For regular listeners, you may recall my series "Everything You Always Wanted to Knox about PEX" recorded and shared in May through July of 2022 (hpr3604, hpr3614, hpr3624 & hpr3634). In this series, I recounted the process of replumbing my home using PEX with helpful advice for anyone else who wants to try it. What I did not realize at the time I was doing the project was the toll that doing so much work overhead, by myself, was taking on my old shoulder joints. It was only one straw, but a rather significant one, which eventually broke the camel's back. Or, in my case, resulted in several severe tears in my rotator cuff and bicep tendon.
Therapy was marginally effective, and surgery was eventually required to put things back together the way they belonged. My effort to save money and do the project myself "Because I could" helped lead to significantly more expenses and more than a year of recovery.
I am not sharing this for sympathy, but rather because I learned something important. Now that I am getting older, as I decide which projects I should do myself and which to pay professionals to do, it is important to factor in the potential impact on my body, my mind and those around me, even if all goes well.
Just because you can do a thing does not necessarily mean you should do a thing.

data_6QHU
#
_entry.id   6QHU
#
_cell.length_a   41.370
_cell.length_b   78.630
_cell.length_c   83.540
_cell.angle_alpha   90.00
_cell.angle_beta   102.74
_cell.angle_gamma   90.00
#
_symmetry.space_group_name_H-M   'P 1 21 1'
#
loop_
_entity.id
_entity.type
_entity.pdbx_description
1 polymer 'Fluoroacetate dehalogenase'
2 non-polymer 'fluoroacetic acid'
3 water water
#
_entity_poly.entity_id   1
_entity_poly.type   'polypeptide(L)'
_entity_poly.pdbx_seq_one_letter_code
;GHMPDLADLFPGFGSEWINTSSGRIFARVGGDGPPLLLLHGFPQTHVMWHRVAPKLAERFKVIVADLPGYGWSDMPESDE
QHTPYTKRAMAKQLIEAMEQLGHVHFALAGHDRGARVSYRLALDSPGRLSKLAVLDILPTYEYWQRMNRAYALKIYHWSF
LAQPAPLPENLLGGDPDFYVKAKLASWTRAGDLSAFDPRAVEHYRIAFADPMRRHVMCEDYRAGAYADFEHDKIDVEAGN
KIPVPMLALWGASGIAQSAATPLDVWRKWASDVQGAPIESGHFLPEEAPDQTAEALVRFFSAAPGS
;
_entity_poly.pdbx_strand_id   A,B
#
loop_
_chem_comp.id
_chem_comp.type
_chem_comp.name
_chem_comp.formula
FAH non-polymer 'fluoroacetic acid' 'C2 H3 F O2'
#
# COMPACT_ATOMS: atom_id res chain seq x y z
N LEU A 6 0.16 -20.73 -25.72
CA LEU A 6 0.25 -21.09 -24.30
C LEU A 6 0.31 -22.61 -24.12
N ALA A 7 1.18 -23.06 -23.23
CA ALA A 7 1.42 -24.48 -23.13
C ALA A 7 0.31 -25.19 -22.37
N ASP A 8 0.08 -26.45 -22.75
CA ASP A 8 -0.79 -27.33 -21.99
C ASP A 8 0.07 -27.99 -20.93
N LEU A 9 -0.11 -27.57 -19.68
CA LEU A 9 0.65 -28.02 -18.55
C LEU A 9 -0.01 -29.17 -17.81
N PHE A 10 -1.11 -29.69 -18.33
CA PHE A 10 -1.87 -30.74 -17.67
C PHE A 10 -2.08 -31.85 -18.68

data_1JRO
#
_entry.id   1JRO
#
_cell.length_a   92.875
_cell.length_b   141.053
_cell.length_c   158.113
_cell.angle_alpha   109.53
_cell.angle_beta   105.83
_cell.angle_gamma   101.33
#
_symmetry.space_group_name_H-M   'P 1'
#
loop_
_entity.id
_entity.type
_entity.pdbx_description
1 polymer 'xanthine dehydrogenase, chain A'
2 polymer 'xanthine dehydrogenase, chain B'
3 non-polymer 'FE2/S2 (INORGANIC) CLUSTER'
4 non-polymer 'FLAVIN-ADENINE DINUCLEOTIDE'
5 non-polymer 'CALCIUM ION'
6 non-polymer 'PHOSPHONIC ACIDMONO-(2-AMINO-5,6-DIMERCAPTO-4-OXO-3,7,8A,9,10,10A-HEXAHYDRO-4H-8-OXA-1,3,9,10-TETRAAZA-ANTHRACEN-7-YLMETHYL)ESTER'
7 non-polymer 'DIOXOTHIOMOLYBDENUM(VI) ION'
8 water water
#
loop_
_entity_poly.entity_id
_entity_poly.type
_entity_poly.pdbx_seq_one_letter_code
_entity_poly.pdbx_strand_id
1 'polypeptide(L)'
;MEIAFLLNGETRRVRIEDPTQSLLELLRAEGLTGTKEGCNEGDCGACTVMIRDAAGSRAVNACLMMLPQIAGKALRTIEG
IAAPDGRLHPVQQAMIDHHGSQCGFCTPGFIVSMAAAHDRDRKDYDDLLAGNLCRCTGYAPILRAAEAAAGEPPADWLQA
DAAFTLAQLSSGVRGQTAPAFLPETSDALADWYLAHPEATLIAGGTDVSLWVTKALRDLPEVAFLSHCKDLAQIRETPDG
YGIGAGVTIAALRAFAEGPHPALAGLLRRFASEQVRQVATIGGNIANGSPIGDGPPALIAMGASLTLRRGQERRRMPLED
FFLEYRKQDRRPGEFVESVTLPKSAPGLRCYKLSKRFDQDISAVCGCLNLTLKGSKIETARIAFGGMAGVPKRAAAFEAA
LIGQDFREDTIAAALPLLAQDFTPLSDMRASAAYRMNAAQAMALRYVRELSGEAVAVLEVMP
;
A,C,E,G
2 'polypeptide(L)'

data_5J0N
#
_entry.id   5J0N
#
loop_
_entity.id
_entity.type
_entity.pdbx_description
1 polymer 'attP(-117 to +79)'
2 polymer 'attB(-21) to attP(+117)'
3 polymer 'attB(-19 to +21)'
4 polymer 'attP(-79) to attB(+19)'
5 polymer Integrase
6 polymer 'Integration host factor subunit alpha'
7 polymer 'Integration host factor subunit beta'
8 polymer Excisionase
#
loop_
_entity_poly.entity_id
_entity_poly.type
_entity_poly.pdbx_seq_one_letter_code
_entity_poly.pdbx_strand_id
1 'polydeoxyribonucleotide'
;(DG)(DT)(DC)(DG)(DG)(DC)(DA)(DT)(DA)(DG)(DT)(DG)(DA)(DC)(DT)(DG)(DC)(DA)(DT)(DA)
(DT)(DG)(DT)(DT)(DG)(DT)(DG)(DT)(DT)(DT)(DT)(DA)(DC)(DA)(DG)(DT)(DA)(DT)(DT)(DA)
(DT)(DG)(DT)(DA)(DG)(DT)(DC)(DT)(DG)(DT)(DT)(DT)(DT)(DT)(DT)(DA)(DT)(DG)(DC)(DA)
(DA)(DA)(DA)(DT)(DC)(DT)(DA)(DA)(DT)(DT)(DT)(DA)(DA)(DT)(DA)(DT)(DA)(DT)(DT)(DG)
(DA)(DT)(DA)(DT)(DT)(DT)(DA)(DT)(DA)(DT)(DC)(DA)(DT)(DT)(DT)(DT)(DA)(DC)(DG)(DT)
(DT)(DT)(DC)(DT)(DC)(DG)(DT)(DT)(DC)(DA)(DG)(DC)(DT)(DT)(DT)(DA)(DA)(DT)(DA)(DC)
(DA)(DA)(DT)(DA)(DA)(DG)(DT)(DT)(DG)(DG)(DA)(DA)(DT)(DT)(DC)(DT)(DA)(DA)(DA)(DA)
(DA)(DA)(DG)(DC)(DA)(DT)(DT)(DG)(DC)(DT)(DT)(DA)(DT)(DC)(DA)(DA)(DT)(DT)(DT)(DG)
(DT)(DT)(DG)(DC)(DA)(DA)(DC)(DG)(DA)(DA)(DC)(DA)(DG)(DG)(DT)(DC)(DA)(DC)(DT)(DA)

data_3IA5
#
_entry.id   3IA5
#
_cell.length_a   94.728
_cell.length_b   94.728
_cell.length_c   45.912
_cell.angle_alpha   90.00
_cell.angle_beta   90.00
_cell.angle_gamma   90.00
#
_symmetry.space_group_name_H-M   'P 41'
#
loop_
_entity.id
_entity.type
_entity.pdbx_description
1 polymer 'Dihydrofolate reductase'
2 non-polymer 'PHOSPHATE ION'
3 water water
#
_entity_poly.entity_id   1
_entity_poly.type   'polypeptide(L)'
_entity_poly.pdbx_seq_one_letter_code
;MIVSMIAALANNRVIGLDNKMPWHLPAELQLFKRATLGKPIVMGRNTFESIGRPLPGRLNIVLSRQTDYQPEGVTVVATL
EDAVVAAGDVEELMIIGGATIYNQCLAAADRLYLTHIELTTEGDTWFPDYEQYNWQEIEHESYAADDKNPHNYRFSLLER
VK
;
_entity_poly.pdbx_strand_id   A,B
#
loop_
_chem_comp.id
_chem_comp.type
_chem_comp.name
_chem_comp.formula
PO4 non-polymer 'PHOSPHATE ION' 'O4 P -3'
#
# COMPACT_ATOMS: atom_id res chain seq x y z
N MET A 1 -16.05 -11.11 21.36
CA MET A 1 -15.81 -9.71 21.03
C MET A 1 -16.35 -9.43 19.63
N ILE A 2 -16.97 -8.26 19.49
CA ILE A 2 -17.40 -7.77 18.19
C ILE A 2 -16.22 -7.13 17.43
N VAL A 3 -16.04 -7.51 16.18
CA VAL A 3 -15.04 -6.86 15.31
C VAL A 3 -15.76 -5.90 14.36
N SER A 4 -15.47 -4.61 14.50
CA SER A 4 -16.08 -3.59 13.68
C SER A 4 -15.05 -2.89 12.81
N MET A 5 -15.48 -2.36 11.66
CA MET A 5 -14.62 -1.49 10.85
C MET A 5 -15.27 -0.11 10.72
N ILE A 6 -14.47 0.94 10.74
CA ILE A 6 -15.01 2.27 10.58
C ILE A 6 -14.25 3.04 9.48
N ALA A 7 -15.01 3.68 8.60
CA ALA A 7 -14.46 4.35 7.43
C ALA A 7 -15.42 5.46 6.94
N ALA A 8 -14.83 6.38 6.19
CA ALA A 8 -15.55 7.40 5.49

Unless that "Thing" is recording a podcast for HPR. THAT is something you can and should do.
I have a discussion about my Android "WIPING" and how it affected my 2 factor authorization with Google. Further I "beein" some more about Android not being able to authenticate against a known chromebook using GOOGLE SECURITY, what a "beeing" , "beeing"!!!!
And I also cover Google's lousy support for chromebooks through Android, not sharing bandwidth via the cell communication channels. I cover easytether and ask why Google hasn't given chromebooks the same bandwidth access any Android phone would have??? WHY???
Google is so piggish and stupid that Android and chromebooks are almost as if they were separate companies who are in competition with each other instead of two products from the same company.
I also cover the overbearing Android growth via QR codes and programs like healio.
hpr3776 :: A linux distro review hosted by Bookewyrmm
hpr3773 :: My Public Speaking Rules hosted by Mike Ray
hpr3770 :: Tucson hosted by Ahuka
hpr3768 :: Jeep Ignition Repair hosted by Stache_AF
hpr3767 :: LP article from Wikipedia hosted by Archer72
hpr3762 :: Existence is pain hosted by operat0r
hpr3760 :: Bookwyrm hosted by Ahuka
hpr3755 :: Synergy over ssh hosted by Ken Fallon
hpr3751 :: Using Noisetorch hosted by Deltaray
hpr3750 :: Southern Arizona hosted by Ahuka
hpr3749 :: Making your own parts hosted by Deltaray
Get a full list of all our shows.